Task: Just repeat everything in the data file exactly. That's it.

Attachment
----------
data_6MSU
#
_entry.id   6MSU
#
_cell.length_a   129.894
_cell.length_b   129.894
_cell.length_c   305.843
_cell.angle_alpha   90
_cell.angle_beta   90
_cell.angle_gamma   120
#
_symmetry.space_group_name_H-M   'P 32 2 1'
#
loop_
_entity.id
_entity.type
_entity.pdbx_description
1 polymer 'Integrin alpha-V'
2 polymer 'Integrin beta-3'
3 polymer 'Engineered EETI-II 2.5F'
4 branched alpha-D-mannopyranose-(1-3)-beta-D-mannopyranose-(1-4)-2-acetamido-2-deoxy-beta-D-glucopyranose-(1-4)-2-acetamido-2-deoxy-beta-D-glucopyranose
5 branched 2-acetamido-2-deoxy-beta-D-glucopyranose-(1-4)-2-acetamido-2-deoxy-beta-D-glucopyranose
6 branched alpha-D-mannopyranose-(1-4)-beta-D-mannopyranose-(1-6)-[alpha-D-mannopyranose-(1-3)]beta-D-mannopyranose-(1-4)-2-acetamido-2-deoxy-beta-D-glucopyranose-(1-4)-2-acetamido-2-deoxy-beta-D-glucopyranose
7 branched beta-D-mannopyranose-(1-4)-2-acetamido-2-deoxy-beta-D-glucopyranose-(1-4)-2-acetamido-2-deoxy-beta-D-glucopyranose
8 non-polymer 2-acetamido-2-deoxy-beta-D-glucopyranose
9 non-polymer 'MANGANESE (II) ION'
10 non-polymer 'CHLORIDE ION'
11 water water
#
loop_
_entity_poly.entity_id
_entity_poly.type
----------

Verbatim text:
data_6MSU
#
_entry.id   6MSU
#
_cell.length_a   129.894
_cell.length_b   129.894
_cell.length_c   305.843
_cell.angle_alpha   90
_cell.angle_beta   90
_cell.angle_gamma   120
#
_symmetry.space_group_name_H-M   'P 32 2 1'
#
loop_
_entity.id
_entity.type
_entity.pdbx_description
1 polymer 'Integrin alpha-V'
2 polymer 'Integrin beta-3'
3 polymer 'Engineered EETI-II 2.5F'
4 branched alpha-D-mannopyranose-(1-3)-beta-D-mannopyranose-(1-4)-2-acetamido-2-deoxy-beta-D-glucopyranose-(1-4)-2-acetamido-2-deoxy-beta-D-glucopyranose
5 branched 2-acetamido-2-deoxy-beta-D-glucopyranose-(1-4)-2-acetamido-2-deoxy-beta-D-glucopyranose
6 branched alpha-D-mannopyranose-(1-4)-beta-D-mannopyranose-(1-6)-[alpha-D-mannopyranose-(1-3)]beta-D-mannopyranose-(1-4)-2-acetamido-2-deoxy-beta-D-glucopyranose-(1-4)-2-acetamido-2-deoxy-beta-D-glucopyranose
7 branched beta-D-mannopyranose-(1-4)-2-acetamido-2-deoxy-beta-D-glucopyranose-(1-4)-2-acetamido-2-deoxy-beta-D-glucopyranose
8 non-polymer 2-acetamido-2-deoxy-beta-D-glucopyranose
9 non-polymer 'MANGANESE (II) ION'
10 non-polymer 'CHLORIDE ION'
11 water water
#
loop_
_entity_poly.entity_id
_entity_poly.type